A group of police officers are shown carrying large weapons and wearing face masks while walking down the middle of a street.

French police officers patrol the area after a knife attack near the former offices of satirical newspaper Charlie Hebdo in Paris, France, Sept. 25, 2020.

Credit:

Thibault Camus/AP

Top of The World — our morning news roundup written by editors at The World. Subscribe here.

In Paris, near the former office of satirical magazine Charlie Hebdo, at least two people were stabbed Friday, with one suffering serious injuries. French police have said two suspects were arrested, one near the Bastille opera house. Law enforcement sources reported a weapon resembling a machete or meat cleaver was found.

City authorities advised the public to avoid the area, saying that a police operation was underway in northeastern Paris. Deputy Mayor Emmanuel Gregoire said on Twitter that a “potentially dangerous” individual was still on the loose. Metro stations in the 11th arrondissement were also closed, and anti-terrorism police were taking over the investigation.

The trial for 14 suspects accused of being accomplices in the 2015 terrorist attack on Charlie Hebdo, where 12 people were killed, began Sept. 2. The court heard witnesses explain how the suspects had wanted to avenge the Prophet Muhammad about a decade after the publication ran satirical cartoons that critics argue mocked him.

What The World is following

North Korean leader Kim Jong-un has apologized for the killing of a South Korean government worker who was shot and burned after crossing into the North just off the shore. A letter sent by Pyongyang to Seoul said that the chairman “feels very sorry that instead of giving aid to our compatriots in the South who is struggling [sic] with COVID epidemic, we have given President Moon and our compatriots in the South a great disappointment with this unseen misfortune in our sea."

Meanwhile, Russian President Vladimir Putin has called for a cyber truce between Moscow and Washington, suggesting that an agreement could prevent election meddling. In a statement, Putin proposed “exchanging guarantees of non-interference in each other’s internal affairs, including electoral processes, including using information and communication technologies and high-tech methods.” But only two weeks ago, Microsoft said it found evidence of hackers targeting the campaigns of both Joe Biden and Donald Trump.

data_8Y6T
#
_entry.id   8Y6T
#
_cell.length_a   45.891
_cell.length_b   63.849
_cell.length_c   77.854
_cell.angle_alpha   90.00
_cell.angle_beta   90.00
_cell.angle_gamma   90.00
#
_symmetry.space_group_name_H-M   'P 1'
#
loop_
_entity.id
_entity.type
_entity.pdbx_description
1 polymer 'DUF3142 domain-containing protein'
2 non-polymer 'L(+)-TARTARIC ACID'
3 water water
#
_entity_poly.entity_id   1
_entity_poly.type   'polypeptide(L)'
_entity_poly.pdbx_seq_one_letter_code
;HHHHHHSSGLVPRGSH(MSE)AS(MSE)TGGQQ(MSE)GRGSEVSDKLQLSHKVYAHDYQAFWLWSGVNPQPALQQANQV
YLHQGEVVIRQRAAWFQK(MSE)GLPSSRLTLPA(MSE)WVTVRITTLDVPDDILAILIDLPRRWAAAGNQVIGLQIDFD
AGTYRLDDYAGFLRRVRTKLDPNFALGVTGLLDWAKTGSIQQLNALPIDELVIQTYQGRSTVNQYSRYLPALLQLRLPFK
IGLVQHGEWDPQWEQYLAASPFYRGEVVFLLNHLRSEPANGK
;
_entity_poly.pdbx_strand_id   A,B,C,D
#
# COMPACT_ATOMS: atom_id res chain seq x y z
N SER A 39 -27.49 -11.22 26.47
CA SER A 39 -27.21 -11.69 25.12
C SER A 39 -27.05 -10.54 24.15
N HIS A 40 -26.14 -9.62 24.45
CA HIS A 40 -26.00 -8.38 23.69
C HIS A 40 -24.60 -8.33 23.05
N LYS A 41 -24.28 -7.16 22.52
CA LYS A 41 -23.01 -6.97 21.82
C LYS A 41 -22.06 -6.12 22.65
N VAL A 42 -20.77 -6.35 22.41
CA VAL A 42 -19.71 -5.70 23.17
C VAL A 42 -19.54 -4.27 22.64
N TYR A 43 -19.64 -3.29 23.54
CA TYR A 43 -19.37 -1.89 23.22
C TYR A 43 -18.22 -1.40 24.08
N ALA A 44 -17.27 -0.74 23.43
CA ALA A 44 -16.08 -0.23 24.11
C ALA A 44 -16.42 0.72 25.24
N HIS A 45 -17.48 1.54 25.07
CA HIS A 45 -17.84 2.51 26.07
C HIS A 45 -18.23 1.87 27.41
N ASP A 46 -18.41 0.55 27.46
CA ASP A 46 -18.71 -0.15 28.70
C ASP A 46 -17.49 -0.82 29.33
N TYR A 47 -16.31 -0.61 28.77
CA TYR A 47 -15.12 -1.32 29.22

And, officials in Rio de Janeiro have “postponed” the annual Carnival parade, saying that the festival will not take place in February 2021 due to the coronavirus pandemic, as well as financial and organizational issues. Rio’s elite samba schools usually practice most of the year for the event. Carnival was last suspended in 1912.

From The World

Belarus opposition leader: 'We are fighting for the future of our children'

Many in Belarus and across Europe say the Aug. 9 presidential election was rigged and that Svetlana Tikhanovskaya is the true president. After the election, she fled to Lithuania where she has been leading the Belarusian opposition movement. She told The World's Marco Werman how her life has changed.

"What has changed most of all is the sense of responsibility because you understand that your decision, and your message, that you declare influence on the situation in the country," she said. "But I understand who I'm doing this for, why I am doing this, that I need to work hard now for the future of my children."

Fighting climate change means focusing on 'Earth repair'

Judith Schwartz, author of "The Reindeer Chronicles," has spent years spotting the good news on global warming and the environment. She says what's needed now to address the climate crisis is "Earth repair."

"When I talk about Earth repair, it basically means healing our landscapes and our seascapes," she told The World's Marco Werman. "We hear about all this devastating news, but one thing that has been neglected in our conversations about climate is the role of functioning ecosystems to climate regulation."

Bright spot

The global pandemic largely put a halt to the weekly school strike demanding action on climate led by activist Greta Thunberg. But on Friday, young people around the world adapted to government restrictions preventing the spread of COVID-19 in their first (masked) protest since the coronavirus crisis began.

In case you missed it

Listen: Protests erupt over Breonna Taylor case

A large crowd of people are shown in the dark of night with a woman holding a placard with an illustration of Breonna Taylor on it.

People hold placards during a march following the announcement of a single indictment in the Breonna Taylor case, in New York City, New York, Sept. 23, 2020.

Credit:

Jeenah Moon/Reuters

Thursday's announcement that the police officers involved in the March killing of Breonna Taylor would not face homicide charges is yet another low for activists and supporters of the Black Lives Matter movement around the world. And, protesters in Belarus have been in the streets since early August calling for the resignation of President Alexander Lukashenko. The World's host Marco Werman speaks with Belarusian opposition leader Svetlana Tikhanovskaya. Plus, 94-year-old veteran broadcaster Sir David Attenborough is now on Instagram, gaining a million followers in a matter of hours. His goal is to spread the word about environmental destruction and to share ideas on how to save the planet.

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